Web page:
After five weeks of togetherness (certainly more than they get of us when we’re in the States!), the Vaughn family was headed back to Cordoba, and my parents were headed back to Gig Harbor.  It was an amazing time, and not only am I thrilled that my parents could (and would) take the time to visit us, and travel with us, I am thrilled that I look forward to seeing them AGAIN when we return!  It’s been a long time since I lived under the same roof as my parents, and I’m proud to say that I think we all had a fantastic trip.  Thanks to Rob for his amazing planning!
The day after we got home, the kids were promptly “bored,” so we have enrolled them in two weeks of summer camp. This serves two purposes:  entertainment for them, and a nice little break for Rob and me!

Feliz Ano Nuevo!

The last few weeks have been a whirlwind since Erica’s parents arrived on Christmas Eve.   We put them on the Argentine-culture fast track the day they arrived by joining some friends for Christmas mass and dinner until the wee hours.  That day also marked a week long vacation for our camera as it disappeared in a cab and miraculously was returned after much searching and detective work.  The driver along with the concern and assistance from friends affirmed our faith in humanity with an amazing display of honesty.  We were disappointed to find much of the city’s sights shuttered until February during the Stevens stay, but we managed to enjoy the pool until our pump finally gasped its last during the heat wave last week.  Argentina has just wrapped up a record-breaking heat spell.  The local heat index in Cordoba topped 111 degrees one day.  The heat, resulting power outages, and temporary loss of the camera contributed to a blip on our senses this past week, so it’s amazing how our emotions are so quickly restored with cooler temps and the return of lost possessions.

Mystery pics on our camera upon return indicate an interesting week elsewhere

Mystery pics on our camera upon return indicate an interesting week elsewhere

Argentina’s culinary delights and excesses lived up to its reputation during the holidays as well.  We managed to fit in 5 asados in 10 days including a wonderful overnight trip to Dique Los Molinos with our friends Tom and Gaby.  Gaby and her family are largely to blame for our selection of Cordoba in April.  Erica and I met Gaby the same day she invited us to her family’s lake house to the south of Cordoba, marking her as a true Cordobesa.  Along with Erica’s parents, we celebrated Ano Nuevo along with 20+ family members at the lake house complete with turkey and fuegos artificiales (fireworks).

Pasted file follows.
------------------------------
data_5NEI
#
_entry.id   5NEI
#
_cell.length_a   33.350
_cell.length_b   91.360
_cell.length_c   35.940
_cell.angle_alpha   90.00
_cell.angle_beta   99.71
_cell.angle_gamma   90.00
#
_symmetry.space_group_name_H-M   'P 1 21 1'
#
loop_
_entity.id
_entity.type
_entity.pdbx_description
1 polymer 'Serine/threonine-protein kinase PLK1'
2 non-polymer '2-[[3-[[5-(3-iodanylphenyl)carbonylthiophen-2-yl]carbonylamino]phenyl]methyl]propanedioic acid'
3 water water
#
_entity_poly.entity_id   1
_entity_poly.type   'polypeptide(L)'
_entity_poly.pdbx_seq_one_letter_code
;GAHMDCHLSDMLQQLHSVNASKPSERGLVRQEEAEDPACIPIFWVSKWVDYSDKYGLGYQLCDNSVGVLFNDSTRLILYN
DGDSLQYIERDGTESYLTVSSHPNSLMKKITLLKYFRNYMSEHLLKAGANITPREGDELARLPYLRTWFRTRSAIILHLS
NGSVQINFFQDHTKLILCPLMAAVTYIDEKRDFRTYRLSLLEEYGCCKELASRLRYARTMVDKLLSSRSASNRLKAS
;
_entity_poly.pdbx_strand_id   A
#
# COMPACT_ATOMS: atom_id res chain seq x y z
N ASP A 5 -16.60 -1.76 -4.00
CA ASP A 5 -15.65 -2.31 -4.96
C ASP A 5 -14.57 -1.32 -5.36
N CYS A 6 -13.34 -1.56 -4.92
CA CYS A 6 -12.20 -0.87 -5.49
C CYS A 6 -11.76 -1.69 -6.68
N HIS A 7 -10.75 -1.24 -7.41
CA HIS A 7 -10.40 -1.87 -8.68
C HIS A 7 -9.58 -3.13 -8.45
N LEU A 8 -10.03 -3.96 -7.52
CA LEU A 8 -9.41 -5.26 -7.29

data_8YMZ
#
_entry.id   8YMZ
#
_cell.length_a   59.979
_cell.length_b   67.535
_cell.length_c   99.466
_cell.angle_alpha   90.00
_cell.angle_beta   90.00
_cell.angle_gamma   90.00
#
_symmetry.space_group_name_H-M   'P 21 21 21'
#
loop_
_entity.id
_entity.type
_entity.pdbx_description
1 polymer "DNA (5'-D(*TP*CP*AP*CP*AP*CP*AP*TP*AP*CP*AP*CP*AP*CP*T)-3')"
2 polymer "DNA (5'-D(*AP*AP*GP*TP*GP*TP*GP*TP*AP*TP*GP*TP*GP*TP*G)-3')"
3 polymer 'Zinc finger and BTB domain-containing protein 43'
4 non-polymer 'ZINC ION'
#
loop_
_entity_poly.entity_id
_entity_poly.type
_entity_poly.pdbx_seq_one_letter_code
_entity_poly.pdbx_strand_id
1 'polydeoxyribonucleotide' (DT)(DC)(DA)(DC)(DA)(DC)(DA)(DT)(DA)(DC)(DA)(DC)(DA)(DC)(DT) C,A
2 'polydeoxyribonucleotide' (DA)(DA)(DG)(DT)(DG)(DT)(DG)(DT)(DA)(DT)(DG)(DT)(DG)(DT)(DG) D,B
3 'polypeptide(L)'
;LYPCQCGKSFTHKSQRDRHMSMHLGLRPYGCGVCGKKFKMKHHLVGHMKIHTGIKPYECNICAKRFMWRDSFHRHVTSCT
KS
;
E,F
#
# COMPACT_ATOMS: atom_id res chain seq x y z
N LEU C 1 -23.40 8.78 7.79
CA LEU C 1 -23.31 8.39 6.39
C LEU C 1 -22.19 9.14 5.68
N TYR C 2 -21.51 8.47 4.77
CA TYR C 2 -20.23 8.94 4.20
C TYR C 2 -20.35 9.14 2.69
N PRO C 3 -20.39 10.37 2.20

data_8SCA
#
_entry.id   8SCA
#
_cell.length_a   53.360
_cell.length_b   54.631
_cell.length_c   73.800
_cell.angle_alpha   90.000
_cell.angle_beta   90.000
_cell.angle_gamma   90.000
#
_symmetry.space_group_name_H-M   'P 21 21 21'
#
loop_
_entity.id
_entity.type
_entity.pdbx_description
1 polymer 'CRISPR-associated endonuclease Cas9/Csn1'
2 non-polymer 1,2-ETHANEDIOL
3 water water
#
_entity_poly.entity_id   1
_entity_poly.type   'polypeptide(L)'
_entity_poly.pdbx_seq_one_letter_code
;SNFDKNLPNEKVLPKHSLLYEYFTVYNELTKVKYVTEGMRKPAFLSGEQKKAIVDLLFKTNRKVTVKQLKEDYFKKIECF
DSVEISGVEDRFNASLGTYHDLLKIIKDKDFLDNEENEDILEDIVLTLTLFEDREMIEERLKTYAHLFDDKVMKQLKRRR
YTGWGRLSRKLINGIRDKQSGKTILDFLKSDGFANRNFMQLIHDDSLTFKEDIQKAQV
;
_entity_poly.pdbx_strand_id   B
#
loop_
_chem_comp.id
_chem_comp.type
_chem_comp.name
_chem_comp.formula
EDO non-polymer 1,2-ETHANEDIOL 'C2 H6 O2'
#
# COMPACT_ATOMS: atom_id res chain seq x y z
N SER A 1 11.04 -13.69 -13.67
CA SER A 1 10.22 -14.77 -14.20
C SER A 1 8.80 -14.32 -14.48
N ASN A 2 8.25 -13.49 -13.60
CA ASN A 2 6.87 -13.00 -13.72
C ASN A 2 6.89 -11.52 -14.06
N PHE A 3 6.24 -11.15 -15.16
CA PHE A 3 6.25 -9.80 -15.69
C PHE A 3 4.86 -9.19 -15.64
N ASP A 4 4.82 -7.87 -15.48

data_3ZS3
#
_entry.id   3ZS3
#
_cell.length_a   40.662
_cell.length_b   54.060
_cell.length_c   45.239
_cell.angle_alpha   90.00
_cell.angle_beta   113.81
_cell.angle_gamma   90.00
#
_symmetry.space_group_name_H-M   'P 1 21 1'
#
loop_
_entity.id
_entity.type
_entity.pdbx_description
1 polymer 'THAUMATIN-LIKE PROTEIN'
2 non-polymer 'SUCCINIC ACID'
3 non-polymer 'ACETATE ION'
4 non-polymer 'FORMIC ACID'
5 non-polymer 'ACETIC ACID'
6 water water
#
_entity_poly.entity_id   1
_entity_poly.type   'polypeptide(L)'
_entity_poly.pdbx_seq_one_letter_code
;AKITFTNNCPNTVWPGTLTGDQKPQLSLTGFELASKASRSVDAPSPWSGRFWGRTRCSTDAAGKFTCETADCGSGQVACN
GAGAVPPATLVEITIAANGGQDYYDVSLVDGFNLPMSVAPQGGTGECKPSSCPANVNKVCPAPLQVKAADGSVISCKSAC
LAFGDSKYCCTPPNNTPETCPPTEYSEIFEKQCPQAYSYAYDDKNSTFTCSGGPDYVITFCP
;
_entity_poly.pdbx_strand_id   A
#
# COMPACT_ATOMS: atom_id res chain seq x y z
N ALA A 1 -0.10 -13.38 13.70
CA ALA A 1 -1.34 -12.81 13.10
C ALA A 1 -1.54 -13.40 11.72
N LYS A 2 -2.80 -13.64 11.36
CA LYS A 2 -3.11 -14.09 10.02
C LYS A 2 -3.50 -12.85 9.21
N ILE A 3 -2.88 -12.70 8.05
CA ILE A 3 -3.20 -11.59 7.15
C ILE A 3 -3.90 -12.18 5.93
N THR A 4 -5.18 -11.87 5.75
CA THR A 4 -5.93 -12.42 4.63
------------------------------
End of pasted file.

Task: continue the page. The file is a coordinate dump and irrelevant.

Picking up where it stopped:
DSCN4831

Elliott & Malena ringing in 2014

Since we hadn’t eaten enough, the next day the feasting continued with an afternoon asado on the most impressive parrilla in the province of Cordoba.  Gaby’s father Tindero served up delicious chorizo, bife de chorizo, and bondiola to over 50 family members.  We were thrilled to be able to share in this annual affair and for the Stevens to bear witness to the chaos that is an Argentina family asado.  The pool party that followed lunch was topped off by a 2 liter Coke bottle mixed with Fernet (signature Cordobese beverage) passed communally.  Much to my chagrin I haven’t been able to get my father-in-law to admit that Fernet & Coke really is a great drink! dscn4847 The holidays have been yet another reminder of how blessed we have been to meet such welcoming people in Cordoba.

Hace mucho calor!

Summer in December is in full stride here.  Temperatures are regularly topping 90 degrees.  We hear the afternoon tormentas that break the heat every few days will increase after the first of the year.  These storms are an impressive demonstration of nature’s fury with howling winds, lightening and thunder.  The rain that follows the wind can only be described as a deluge, transforming the streets into canals.

A big part of our verbal argument to the kids when making the move south was that we would find a house with a pool.  We lucked out and were able to deliver on this promise, and it’s paying huge dividends right now.  It’s doubtful we will ever live in a house with a pool again, so it’s been a great experience so far for the kids.  Along with providing hours of physical entertainment to the kids when they otherwise would probably be driving each other nuts, the kids are rapidly becoming awesome swimmers.  Molly in particular has made giant strides in just a month.  The swimming lessons included at her preschool have obviously made an impact for her.

Ben’s Camping Trip

IMG_7802